There is a certain symmetry in Guatemala. The beauty of the
land is the result of a monumental struggle below the earth.
Guatemala has 37 volcanoes (four of which are active). The
backdrop in Guatemala is always striking landscapes. Similarly,
the Guatemalans are a beautiful and friendly people that have
pushed their way through hardship. You can still feel the
echoes of a bitter civil war (1960-1996). Happily, Guatemala
is starting to settle into political and economic stability.
Cathy meets with Anne Lossing of Project Ix-Canaan
and Maria Rodriguez of Byoearth to discuss Guatemala's
Cathy's Crawly Composters and Byoearth is a partnership that
stretches all the way from Bradford to the very edge of the
continent. This is an effort to bring economic benefits to
some of poorest people in the world. Maria Rodriguez of Byoearth
contacted Cathy's Crawly Composters and soon convinced Cathy
that her expertise and leadership in the worm world was needed
to help propel Byoearth's vermiculture business efforts into
a more sustainable and marketable business franchise.
Byoearth base of operations is located on a picturesque coffee
plantation in Quetzateltenango. Tucked into the northern slopes
of the Sierra Madres, this is an ideal location for a worm
farm. The plantation cast offs provided a close and constant
Our first vermiculture sessions were held at Byoearth with
some of the local coffee workers. A good information session
and a chance to exercise some very rusty Spanish language
All too soon we were off to El Remate, in northern Guatemala,
to meet with Anne Lossing. Anne is an ex-pat Canadian who
volunteers with Ix-Canaan (Guardians of the Rainforest). El
Remate is near the Tikal National Park, one of Guatemala's
favourite vacation spots. We had a spirited workshop with
both native Guatemalans and a number of foreign visitors.
After the workshops Anne, Maria and I were able to get together
for some in depth conversations about the worms, local soil
conditions and the general state of vermiculture in Guatemala
and Canada. These talks were very informative and good ideas
were exchanged on both sides.
After El Remate, it was back to Guatemala city to meet up
with some of the local worm workers that lived near central
America's largest dump. Fundacion Junkabal is a project sponsored by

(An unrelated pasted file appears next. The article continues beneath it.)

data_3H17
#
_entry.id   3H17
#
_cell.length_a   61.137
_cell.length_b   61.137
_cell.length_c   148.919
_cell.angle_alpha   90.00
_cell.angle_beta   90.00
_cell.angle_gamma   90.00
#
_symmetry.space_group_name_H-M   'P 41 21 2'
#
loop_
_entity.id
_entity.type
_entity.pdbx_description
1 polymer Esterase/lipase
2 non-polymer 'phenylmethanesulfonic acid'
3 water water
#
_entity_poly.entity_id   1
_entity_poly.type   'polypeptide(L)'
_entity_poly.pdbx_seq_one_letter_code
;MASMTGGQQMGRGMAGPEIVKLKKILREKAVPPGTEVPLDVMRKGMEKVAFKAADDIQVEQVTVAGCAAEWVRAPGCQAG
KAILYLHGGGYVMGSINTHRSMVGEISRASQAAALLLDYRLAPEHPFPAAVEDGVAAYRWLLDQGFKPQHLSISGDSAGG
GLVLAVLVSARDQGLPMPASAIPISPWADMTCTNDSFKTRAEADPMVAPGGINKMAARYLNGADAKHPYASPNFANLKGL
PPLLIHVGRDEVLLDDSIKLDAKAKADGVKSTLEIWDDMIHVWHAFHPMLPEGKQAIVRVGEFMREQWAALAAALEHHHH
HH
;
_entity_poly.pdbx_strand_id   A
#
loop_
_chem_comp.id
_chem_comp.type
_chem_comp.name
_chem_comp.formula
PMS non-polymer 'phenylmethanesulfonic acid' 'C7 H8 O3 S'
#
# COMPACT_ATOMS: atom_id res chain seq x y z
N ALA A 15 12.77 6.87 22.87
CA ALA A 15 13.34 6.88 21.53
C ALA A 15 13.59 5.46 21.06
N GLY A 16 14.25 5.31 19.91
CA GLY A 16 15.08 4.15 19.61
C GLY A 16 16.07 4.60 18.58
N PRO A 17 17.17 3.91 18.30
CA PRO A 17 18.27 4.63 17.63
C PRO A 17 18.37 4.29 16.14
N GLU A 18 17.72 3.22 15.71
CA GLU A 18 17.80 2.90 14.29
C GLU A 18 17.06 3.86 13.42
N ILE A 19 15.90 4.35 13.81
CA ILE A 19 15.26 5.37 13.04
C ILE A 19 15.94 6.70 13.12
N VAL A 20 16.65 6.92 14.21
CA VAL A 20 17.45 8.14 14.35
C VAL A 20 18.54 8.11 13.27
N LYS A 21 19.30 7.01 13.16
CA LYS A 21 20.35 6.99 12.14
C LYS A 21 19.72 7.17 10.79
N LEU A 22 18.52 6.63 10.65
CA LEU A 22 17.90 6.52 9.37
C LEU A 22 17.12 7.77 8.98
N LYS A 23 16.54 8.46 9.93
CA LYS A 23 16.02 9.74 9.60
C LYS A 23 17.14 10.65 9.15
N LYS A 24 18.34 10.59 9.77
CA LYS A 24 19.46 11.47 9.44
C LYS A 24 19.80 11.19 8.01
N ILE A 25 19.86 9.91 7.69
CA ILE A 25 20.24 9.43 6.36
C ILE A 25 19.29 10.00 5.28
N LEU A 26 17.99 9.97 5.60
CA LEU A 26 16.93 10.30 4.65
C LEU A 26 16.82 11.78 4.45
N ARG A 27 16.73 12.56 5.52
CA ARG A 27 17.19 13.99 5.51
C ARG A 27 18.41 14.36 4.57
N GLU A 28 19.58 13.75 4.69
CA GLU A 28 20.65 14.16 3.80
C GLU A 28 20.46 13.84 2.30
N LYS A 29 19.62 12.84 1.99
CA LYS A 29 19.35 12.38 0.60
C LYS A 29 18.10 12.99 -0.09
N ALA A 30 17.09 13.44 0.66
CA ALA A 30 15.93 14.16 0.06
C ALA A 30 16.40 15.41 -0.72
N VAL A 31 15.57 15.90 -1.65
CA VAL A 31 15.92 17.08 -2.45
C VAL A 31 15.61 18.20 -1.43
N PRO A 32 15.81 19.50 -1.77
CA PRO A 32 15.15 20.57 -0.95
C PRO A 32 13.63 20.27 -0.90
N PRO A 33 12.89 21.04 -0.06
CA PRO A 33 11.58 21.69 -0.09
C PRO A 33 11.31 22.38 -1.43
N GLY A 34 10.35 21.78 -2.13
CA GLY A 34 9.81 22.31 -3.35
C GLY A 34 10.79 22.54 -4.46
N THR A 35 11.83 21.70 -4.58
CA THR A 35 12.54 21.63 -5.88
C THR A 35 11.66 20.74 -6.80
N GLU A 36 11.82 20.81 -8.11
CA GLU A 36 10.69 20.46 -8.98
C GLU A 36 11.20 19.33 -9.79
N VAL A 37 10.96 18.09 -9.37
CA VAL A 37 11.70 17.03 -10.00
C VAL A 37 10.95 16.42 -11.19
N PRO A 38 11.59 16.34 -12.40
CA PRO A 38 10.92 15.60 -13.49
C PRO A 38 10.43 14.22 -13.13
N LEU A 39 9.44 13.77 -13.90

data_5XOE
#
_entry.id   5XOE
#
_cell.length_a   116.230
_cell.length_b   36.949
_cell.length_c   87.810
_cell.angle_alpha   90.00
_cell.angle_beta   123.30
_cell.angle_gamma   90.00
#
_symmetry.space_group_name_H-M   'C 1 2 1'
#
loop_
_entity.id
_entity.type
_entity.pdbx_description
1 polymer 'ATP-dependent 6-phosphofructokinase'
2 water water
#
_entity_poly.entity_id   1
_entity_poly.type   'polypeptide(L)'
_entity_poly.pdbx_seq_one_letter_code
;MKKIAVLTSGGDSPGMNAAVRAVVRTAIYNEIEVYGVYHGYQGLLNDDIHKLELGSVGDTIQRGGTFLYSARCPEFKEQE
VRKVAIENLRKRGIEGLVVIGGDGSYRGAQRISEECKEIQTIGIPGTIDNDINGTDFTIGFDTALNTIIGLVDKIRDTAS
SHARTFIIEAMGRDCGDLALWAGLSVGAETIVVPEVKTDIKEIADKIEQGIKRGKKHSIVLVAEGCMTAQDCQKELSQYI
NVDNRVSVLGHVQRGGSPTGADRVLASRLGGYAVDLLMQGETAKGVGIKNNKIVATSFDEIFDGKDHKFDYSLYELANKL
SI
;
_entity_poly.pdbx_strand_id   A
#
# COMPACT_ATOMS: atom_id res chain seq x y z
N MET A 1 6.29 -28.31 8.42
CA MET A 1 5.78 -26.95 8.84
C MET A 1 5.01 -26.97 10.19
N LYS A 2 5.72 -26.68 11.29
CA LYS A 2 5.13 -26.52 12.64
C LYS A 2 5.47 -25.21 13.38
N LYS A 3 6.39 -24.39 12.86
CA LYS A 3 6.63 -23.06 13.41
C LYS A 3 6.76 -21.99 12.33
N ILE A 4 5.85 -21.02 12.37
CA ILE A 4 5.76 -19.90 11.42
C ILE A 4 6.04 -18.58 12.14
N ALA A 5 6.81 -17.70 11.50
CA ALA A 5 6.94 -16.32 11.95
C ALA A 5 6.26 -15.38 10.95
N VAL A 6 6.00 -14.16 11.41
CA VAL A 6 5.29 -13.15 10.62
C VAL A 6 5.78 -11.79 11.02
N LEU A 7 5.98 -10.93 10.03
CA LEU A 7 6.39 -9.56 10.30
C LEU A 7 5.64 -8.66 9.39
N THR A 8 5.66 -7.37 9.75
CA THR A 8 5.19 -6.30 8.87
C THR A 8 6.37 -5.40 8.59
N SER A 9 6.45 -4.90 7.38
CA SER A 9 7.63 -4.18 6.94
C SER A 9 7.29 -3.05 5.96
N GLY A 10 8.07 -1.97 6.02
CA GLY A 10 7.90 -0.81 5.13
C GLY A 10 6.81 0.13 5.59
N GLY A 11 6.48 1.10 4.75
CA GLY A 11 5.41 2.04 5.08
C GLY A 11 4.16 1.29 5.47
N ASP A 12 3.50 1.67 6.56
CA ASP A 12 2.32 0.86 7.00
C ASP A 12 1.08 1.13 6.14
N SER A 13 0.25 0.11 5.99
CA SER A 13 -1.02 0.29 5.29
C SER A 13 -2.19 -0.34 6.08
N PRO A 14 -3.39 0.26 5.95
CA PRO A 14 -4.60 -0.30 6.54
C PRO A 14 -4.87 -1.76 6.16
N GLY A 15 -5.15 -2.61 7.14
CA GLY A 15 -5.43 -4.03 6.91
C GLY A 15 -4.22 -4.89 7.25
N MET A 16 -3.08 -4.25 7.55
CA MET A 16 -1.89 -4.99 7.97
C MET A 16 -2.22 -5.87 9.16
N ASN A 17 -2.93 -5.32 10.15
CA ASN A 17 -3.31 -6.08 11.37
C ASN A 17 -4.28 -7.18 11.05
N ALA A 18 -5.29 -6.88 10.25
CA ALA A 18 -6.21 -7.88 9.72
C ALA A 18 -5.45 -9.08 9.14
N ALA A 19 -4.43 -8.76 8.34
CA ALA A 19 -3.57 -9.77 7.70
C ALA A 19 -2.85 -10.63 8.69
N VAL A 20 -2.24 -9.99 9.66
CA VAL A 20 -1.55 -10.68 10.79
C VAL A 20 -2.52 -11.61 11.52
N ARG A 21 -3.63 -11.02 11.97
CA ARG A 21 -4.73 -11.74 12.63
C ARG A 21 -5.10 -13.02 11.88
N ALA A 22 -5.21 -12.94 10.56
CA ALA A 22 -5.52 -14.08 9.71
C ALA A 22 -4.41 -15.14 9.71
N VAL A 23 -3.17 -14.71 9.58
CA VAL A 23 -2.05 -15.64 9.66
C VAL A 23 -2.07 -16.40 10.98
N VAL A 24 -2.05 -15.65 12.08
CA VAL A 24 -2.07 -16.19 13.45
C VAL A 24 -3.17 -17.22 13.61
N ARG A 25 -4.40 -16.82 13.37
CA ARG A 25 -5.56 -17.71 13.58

Actec, an NGO set up in 1982 to support vocational training
for the poor and marginalized. We had a couple of sessions
with over 60 women.
introduced some of the local worm ladies who were justifiably
proud of their vermicomposting facility. These women have
built something extraordinary and sustainable here. Hopefully
some of our suggestions helped tweak the facility to make
things a little more effective.
Michelle from Techno-Serv oversaw wormy projects around Sacatepequez
near Guatemala City. With her help we were able to hold vermicomposting
workshops in Sumpango and San Bartolomé.
facilities were a testament to low-tech ingenuity. To move
the worm food from the receiving area down to the vermicomposters
an aluminum trough was employed. Instead of using gas or electricity
to grind up the worm food, pedal power was employed.
Over all, it was a very successful 2 weeks in Guatemala.
We visited 5 different communities, spoke to 6 different groups
and made contact with over 60 worm workers. The exchange of
ideas about vermiculture was rich and exciting. We even talked
with one group of women who are developing some interesting
worm inspired jewelry. Stay tuned for an announcement of when
these items will be available.
A special thank you to Maria and her entire family for being
truly gracious hosts. They welcomed me into their home and
their beautiful country.
I made some great contacts and established what I believe
will be enduring friendships. I look forward to meeting up
with many of these people again in the future to explore even
more wormy possibilities. Thank you to everyone who helped
make this experience a reality.
Once again we would
like to thank our sponsors
for making this goal a reality: